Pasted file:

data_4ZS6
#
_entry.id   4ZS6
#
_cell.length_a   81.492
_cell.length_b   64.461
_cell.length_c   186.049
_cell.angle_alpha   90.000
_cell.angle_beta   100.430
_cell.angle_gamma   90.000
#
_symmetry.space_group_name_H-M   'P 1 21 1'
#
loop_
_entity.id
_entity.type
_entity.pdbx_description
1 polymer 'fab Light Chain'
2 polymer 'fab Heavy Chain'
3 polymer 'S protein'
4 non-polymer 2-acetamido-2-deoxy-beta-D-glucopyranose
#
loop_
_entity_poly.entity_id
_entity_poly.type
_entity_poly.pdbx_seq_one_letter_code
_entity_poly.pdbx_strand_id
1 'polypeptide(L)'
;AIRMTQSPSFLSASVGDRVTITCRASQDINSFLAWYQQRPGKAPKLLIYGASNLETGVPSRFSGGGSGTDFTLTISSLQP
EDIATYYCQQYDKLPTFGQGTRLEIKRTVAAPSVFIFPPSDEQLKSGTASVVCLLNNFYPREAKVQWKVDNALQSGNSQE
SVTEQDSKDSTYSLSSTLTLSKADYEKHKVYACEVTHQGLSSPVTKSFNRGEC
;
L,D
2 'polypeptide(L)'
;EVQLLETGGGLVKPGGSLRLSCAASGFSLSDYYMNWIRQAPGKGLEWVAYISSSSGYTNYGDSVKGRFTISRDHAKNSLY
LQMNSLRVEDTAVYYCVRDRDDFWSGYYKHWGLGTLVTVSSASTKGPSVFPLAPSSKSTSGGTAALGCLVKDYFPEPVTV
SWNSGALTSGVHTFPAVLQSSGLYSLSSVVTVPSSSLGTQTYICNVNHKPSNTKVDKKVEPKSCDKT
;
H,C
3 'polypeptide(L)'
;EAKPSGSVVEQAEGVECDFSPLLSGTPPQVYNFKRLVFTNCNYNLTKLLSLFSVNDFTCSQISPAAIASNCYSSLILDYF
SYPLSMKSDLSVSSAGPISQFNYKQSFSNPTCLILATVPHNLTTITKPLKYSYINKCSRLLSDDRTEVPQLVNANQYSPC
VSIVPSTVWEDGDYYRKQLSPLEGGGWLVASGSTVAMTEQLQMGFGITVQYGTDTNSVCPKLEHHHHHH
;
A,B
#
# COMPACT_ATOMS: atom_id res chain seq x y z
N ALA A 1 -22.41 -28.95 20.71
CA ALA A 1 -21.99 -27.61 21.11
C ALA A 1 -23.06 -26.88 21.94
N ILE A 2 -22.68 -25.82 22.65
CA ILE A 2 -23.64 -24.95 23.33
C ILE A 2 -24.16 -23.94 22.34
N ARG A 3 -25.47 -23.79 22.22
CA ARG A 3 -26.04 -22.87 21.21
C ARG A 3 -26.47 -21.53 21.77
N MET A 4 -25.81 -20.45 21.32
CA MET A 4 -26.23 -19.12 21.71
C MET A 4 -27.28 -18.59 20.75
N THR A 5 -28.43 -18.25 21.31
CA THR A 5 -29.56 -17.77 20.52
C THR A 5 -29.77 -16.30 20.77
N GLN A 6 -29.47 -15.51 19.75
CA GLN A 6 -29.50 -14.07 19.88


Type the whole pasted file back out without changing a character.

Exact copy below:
data_4ZS6
#
_entry.id   4ZS6
#
_cell.length_a   81.492
_cell.length_b   64.461
_cell.length_c   186.049
_cell.angle_alpha   90.000
_cell.angle_beta   100.430
_cell.angle_gamma   90.000
#
_symmetry.space_group_name_H-M   'P 1 21 1'
#
loop_
_entity.id
_entity.type
_entity.pdbx_description
1 polymer 'fab Light Chain'
2 polymer 'fab Heavy Chain'
3 polymer 'S protein'
4 non-polymer 2-acetamido-2-deoxy-beta-D-glucopyranose
#
loop_
_entity_poly.entity_id
_entity_poly.type
_entity_poly.pdbx_seq_one_letter_code
_entity_poly.pdbx_strand_id
1 'polypeptide(L)'
;AIRMTQSPSFLSASVGDRVTITCRASQDINSFLAWYQQRPGKAPKLLIYGASNLETGVPSRFSGGGSGTDFTLTISSLQP
EDIATYYCQQYDKLPTFGQGTRLEIKRTVAAPSVFIFPPSDEQLKSGTASVVCLLNNFYPREAKVQWKVDNALQSGNSQE
SVTEQDSKDSTYSLSSTLTLSKADYEKHKVYACEVTHQGLSSPVTKSFNRGEC
;
L,D
2 'polypeptide(L)'
;EVQLLETGGGLVKPGGSLRLSCAASGFSLSDYYMNWIRQAPGKGLEWVAYISSSSGYTNYGDSVKGRFTISRDHAKNSLY
LQMNSLRVEDTAVYYCVRDRDDFWSGYYKHWGLGTLVTVSSASTKGPSVFPLAPSSKSTSGGTAALGCLVKDYFPEPVTV
SWNSGALTSGVHTFPAVLQSSGLYSLSSVVTVPSSSLGTQTYICNVNHKPSNTKVDKKVEPKSCDKT
;
H,C
3 'polypeptide(L)'
;EAKPSGSVVEQAEGVECDFSPLLSGTPPQVYNFKRLVFTNCNYNLTKLLSLFSVNDFTCSQISPAAIASNCYSSLILDYF
SYPLSMKSDLSVSSAGPISQFNYKQSFSNPTCLILATVPHNLTTITKPLKYSYINKCSRLLSDDRTEVPQLVNANQYSPC
VSIVPSTVWEDGDYYRKQLSPLEGGGWLVASGSTVAMTEQLQMGFGITVQYGTDTNSVCPKLEHHHHHH
;
A,B
#
# COMPACT_ATOMS: atom_id res chain seq x y z
N ALA A 1 -22.41 -28.95 20.71
CA ALA A 1 -21.99 -27.61 21.11
C ALA A 1 -23.06 -26.88 21.94
N ILE A 2 -22.68 -25.82 22.65
CA ILE A 2 -23.64 -24.95 23.33
C ILE A 2 -24.16 -23.94 22.34
N ARG A 3 -25.47 -23.79 22.22
CA ARG A 3 -26.04 -22.87 21.21
C ARG A 3 -26.47 -21.53 21.77
N MET A 4 -25.81 -20.45 21.32
CA MET A 4 -26.23 -19.12 21.71
C MET A 4 -27.28 -18.59 20.75
N THR A 5 -28.43 -18.25 21.31
CA THR A 5 -29.56 -17.77 20.52
C THR A 5 -29.77 -16.30 20.77
N GLN A 6 -29.47 -15.51 19.75
CA GLN A 6 -29.50 -14.07 19.88